found a series of NPR profiles of jazz figures that is
wonderfully done. They range from 30 to 60 minutes an episode and some are multi-part. Favorites listens so far include those on
Sarah Vaugn, Charles Mingus, Count Basie, and Gene Ammons. This morning as I walked to work listening to part 2 of the Basie
profile, I was completely groovin' to a 1937 recording of One O'Clock Jump. I'm going to be searching for some more Basie CDs.
Until now, one of the few I've had is the monumental April in Paris album. The NPR site has quite a few episodes available as
downloads that aren't listed on the iTunes store. (June 25)
Things with the blog have been stagnating. A combination of limited time to work at it, a series of modest
format tweaks whose cumulative benefit is questionable, and a need to find some new inspiration have combined to force the issue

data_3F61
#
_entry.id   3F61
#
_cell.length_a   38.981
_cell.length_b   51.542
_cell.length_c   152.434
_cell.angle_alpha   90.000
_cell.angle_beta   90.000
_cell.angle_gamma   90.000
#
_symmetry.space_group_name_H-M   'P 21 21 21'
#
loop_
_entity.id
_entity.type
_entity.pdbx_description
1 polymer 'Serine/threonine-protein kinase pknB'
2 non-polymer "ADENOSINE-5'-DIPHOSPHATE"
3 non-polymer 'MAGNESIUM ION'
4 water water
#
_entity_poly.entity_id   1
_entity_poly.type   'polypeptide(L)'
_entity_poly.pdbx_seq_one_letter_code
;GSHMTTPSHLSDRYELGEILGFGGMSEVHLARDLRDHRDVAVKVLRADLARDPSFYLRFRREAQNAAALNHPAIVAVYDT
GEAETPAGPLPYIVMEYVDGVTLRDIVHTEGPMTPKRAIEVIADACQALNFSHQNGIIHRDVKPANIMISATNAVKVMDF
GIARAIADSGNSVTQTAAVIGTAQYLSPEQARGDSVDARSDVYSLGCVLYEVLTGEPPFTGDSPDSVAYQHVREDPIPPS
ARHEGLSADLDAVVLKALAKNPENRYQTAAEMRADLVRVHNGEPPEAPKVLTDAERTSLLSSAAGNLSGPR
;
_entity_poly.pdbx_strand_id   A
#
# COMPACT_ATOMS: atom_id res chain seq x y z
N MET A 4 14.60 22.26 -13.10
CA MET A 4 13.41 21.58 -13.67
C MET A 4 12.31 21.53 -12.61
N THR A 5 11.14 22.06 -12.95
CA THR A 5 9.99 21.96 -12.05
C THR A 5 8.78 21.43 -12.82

for me. So I'm going to make some changes, although I haven't formulated exactly what I want to do. I'd like it to be somewhat
more freeform. Part of that I think with mean paring back the writing even more; the core of what I've wanted to do all along has
been image-based. (June 24)
For a couple of months while I was working on a project in my own studio, I wasn't able to
catch as many shows as I usually would. So since late May, I've been doing some catch-up. At the top of my agenda was to see the
Tomma Abts show at the Neu Museum. I wish I could say it were up a little longer, but it closes June 29. The show was absolutely
revelatory -- one of the best shows of the year. I'm going to pilfer this image from the Tate museum's '06 Turner Prize show so I can provide an example. The
paintings are small (on the order of 15-18" high) and all the same size. (June 21)
This last weekend I caught a good number of shows in Chelsea. A few highlights
follow. At Gladstone on W21st Street is a great show of a sculptor who I haven't paid much attention to in the past, Anish Kapoor.
The pieces are large mirror polished metal sculptures that produce lots of wierd distorted reflections. I didn't photograph this